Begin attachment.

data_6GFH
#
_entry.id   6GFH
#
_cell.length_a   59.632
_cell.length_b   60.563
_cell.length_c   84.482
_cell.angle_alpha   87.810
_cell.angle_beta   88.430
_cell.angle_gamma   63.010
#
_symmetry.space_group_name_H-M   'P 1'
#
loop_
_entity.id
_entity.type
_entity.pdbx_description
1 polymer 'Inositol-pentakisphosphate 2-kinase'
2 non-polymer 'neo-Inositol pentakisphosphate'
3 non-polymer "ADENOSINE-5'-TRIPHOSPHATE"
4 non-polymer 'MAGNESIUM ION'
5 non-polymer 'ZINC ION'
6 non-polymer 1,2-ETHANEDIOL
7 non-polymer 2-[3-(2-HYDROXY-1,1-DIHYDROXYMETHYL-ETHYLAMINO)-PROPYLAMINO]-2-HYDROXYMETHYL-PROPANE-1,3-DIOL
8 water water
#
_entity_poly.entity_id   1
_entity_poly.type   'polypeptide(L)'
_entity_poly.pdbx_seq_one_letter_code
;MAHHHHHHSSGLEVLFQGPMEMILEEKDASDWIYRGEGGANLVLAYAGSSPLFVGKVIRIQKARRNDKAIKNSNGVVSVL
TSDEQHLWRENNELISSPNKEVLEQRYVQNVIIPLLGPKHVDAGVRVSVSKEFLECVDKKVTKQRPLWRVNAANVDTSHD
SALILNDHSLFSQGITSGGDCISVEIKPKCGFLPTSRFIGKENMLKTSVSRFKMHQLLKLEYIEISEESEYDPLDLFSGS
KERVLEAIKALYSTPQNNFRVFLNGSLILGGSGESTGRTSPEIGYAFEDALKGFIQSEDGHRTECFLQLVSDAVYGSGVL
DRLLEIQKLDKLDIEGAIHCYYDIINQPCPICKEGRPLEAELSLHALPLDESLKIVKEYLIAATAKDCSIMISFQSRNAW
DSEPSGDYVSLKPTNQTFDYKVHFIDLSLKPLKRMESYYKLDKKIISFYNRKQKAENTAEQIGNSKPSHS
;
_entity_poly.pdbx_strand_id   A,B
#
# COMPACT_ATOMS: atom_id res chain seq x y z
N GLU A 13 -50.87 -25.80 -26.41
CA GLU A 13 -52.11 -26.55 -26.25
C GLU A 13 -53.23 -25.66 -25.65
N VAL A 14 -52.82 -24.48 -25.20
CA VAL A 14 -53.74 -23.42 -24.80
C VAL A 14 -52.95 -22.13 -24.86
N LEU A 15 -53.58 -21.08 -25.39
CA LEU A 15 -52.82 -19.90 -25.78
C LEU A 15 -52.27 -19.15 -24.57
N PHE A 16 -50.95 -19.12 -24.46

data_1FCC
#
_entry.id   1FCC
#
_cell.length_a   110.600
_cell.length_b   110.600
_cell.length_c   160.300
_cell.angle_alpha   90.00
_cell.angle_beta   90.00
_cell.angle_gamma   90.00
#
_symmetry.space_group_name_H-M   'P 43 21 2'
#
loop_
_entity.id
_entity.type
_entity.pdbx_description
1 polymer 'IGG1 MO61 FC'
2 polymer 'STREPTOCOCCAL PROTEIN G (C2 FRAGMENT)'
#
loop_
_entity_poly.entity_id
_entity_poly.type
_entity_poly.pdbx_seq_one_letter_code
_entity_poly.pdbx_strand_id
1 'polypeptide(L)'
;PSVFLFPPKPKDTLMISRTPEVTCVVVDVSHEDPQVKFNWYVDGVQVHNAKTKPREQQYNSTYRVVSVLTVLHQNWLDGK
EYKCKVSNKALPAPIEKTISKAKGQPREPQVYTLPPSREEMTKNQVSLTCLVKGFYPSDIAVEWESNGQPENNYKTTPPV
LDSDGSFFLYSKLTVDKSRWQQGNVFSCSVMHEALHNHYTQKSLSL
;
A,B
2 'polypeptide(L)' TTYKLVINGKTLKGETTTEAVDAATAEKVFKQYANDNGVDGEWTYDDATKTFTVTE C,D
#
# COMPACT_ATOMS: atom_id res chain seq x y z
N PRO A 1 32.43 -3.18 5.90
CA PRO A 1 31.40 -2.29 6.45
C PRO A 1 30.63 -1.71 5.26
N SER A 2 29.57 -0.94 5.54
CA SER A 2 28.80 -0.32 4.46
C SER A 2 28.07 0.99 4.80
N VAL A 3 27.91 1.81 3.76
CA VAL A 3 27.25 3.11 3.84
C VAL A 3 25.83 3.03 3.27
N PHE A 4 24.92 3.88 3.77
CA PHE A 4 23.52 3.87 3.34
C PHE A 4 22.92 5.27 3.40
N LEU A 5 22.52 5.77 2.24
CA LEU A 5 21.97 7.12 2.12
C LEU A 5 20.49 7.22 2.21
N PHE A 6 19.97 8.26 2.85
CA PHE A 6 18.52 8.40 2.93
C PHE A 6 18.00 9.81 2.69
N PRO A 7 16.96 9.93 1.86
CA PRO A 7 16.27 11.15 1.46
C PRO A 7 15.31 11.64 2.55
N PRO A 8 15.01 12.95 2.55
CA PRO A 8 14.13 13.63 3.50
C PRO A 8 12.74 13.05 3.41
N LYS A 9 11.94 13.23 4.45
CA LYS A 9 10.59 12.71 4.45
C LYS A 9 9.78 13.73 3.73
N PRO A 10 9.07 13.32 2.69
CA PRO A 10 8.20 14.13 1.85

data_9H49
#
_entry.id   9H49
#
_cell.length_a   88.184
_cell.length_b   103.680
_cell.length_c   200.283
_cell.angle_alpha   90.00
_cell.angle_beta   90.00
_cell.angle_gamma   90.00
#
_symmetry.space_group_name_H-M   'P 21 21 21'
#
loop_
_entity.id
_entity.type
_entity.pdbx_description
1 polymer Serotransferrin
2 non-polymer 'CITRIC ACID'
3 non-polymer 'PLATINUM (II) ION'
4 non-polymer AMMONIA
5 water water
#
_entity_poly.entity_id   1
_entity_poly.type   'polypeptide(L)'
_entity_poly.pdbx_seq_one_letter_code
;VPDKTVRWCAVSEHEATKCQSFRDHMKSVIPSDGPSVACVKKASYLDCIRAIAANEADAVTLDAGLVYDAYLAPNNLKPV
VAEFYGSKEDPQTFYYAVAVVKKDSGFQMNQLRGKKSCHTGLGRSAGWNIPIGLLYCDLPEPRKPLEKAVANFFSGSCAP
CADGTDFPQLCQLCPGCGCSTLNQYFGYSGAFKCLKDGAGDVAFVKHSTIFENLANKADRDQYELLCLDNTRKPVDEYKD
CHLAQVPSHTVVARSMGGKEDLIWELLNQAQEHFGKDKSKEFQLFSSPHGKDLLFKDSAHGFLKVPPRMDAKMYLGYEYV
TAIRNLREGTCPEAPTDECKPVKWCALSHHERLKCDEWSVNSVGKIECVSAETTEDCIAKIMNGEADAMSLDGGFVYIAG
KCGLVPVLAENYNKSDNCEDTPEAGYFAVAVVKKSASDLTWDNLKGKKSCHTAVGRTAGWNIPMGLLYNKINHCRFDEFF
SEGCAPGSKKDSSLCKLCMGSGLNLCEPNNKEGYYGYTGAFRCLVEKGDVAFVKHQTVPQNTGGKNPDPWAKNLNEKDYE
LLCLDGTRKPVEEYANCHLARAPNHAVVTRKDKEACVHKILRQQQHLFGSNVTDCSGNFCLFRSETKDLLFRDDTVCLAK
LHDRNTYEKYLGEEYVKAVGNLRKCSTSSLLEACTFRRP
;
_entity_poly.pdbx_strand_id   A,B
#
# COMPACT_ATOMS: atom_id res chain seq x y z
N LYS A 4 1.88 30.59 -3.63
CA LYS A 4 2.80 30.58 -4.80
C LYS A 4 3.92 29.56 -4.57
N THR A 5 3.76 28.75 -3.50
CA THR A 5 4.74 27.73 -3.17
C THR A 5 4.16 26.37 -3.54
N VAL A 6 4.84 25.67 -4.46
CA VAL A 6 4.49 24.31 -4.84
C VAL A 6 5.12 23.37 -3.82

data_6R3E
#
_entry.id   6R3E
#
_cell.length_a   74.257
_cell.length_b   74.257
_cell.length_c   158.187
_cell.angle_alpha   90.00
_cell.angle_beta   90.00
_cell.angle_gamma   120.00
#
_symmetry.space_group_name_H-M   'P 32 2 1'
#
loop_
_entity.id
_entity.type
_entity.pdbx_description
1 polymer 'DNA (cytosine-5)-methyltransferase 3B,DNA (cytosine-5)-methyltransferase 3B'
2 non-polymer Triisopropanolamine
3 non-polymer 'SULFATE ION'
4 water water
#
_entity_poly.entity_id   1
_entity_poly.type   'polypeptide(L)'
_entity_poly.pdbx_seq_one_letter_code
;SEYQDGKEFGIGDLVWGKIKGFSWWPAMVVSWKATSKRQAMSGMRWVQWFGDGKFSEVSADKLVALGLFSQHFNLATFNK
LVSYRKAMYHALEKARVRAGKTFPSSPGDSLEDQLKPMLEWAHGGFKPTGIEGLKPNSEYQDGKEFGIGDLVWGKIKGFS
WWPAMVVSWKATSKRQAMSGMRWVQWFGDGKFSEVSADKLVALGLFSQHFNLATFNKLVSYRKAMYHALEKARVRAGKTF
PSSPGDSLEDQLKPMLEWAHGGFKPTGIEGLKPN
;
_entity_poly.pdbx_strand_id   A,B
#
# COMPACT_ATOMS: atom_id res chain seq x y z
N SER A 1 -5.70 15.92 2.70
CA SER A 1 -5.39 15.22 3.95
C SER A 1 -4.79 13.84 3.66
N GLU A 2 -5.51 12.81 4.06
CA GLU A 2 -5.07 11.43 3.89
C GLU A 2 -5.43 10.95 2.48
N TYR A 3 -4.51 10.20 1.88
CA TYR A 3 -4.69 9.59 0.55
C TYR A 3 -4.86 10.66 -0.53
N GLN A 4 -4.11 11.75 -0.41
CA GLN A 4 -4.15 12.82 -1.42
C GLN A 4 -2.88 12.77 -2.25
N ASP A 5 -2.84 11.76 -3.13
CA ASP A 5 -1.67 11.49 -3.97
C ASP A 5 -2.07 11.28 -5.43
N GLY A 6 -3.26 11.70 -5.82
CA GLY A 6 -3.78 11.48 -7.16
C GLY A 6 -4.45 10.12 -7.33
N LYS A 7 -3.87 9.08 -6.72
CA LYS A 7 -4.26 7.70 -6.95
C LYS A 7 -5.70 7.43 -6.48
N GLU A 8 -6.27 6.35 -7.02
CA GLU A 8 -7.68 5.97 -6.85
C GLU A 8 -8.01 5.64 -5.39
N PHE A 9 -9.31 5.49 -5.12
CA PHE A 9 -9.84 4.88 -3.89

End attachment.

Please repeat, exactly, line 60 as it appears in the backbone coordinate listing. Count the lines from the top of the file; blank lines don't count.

#